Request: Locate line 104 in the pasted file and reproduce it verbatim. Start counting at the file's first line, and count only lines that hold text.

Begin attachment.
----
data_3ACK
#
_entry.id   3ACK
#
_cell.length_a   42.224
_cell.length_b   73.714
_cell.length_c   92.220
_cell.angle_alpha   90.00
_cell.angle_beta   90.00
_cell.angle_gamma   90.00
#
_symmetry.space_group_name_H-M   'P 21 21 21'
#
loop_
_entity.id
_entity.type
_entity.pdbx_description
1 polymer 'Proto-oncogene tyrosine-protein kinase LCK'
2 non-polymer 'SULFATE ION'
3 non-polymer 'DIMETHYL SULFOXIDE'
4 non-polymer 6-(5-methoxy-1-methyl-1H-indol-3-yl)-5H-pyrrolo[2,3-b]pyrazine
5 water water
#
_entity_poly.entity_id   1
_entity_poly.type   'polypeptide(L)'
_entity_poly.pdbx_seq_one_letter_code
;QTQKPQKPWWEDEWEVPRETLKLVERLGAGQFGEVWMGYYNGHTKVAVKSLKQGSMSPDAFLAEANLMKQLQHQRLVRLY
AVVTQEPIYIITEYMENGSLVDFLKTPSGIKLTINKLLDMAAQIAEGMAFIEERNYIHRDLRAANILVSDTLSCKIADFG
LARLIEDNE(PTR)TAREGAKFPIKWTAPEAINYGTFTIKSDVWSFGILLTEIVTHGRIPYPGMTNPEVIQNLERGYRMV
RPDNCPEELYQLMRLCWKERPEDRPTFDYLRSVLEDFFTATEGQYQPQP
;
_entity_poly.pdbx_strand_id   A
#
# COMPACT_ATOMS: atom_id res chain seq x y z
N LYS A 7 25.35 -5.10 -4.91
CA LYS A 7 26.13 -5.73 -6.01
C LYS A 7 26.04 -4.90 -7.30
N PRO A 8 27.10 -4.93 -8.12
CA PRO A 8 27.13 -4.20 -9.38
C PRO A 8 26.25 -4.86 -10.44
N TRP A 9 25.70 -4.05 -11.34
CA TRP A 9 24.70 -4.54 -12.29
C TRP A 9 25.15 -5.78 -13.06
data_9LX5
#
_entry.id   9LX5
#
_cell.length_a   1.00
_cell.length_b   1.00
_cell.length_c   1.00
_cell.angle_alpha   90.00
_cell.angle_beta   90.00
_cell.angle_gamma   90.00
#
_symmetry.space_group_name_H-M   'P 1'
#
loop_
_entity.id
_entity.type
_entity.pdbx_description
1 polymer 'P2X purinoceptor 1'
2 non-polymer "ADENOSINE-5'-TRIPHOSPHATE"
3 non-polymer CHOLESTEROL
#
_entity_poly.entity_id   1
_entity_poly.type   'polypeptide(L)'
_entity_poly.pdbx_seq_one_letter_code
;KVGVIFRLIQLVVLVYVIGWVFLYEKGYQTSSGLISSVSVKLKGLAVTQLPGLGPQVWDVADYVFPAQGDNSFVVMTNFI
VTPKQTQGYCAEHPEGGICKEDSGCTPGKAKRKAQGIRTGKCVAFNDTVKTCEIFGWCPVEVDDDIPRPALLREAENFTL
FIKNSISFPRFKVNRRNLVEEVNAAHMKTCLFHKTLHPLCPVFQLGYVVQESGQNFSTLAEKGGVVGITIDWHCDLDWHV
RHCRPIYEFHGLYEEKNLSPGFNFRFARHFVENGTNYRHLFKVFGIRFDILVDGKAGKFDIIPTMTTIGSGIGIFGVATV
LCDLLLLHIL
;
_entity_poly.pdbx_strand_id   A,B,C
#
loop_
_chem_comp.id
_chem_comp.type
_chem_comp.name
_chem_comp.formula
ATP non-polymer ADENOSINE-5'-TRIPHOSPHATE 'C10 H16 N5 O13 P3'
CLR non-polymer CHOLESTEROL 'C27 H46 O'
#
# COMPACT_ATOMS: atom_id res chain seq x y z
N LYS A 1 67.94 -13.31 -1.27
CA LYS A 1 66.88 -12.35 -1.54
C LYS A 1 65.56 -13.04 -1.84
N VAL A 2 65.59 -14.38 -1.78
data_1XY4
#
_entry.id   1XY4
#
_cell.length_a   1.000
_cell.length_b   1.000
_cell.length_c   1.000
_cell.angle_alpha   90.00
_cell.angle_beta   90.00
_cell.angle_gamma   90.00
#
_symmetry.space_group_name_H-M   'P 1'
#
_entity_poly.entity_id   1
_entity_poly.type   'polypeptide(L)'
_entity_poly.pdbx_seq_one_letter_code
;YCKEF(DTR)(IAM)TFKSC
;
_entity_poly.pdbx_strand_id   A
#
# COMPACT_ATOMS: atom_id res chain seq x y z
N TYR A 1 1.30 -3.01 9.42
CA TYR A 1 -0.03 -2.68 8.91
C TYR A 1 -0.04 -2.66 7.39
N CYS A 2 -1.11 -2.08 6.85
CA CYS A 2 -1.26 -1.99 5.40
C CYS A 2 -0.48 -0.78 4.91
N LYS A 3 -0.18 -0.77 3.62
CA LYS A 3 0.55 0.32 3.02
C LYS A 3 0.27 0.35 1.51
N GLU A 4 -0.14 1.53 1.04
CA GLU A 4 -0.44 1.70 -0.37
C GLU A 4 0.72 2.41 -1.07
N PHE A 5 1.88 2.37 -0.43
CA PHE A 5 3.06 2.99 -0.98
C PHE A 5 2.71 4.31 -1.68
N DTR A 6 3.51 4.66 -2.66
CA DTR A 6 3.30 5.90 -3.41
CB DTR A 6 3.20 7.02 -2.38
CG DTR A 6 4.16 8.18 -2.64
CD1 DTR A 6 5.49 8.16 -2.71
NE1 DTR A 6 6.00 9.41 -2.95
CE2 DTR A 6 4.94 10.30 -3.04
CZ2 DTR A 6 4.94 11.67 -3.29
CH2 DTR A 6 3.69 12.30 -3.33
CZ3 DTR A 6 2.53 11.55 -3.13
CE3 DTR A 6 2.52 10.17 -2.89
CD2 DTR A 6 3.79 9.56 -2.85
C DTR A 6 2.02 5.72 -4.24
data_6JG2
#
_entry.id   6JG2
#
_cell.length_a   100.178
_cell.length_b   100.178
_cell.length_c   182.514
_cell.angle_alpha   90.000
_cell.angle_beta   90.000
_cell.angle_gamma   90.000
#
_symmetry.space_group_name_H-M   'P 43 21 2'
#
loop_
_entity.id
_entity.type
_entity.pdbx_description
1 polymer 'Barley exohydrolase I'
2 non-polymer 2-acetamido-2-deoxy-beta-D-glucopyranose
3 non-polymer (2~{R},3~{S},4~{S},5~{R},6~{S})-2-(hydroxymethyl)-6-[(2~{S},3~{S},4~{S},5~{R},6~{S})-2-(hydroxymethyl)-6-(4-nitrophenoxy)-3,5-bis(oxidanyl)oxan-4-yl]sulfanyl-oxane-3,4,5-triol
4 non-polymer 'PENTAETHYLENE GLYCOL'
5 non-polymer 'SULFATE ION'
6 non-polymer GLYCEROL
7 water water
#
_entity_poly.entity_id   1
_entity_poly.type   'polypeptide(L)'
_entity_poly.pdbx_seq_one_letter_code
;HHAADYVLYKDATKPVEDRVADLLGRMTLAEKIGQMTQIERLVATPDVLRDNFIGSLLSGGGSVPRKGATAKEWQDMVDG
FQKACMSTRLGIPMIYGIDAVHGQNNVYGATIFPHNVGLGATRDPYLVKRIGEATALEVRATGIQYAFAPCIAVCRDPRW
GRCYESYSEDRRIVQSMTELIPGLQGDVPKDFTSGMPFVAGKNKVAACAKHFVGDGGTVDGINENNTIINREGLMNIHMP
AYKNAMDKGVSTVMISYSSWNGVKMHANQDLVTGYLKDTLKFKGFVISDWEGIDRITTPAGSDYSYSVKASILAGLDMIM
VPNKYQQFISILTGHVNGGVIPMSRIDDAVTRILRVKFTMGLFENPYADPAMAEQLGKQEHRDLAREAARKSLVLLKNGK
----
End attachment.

_entity_poly.pdbx_seq_one_letter_code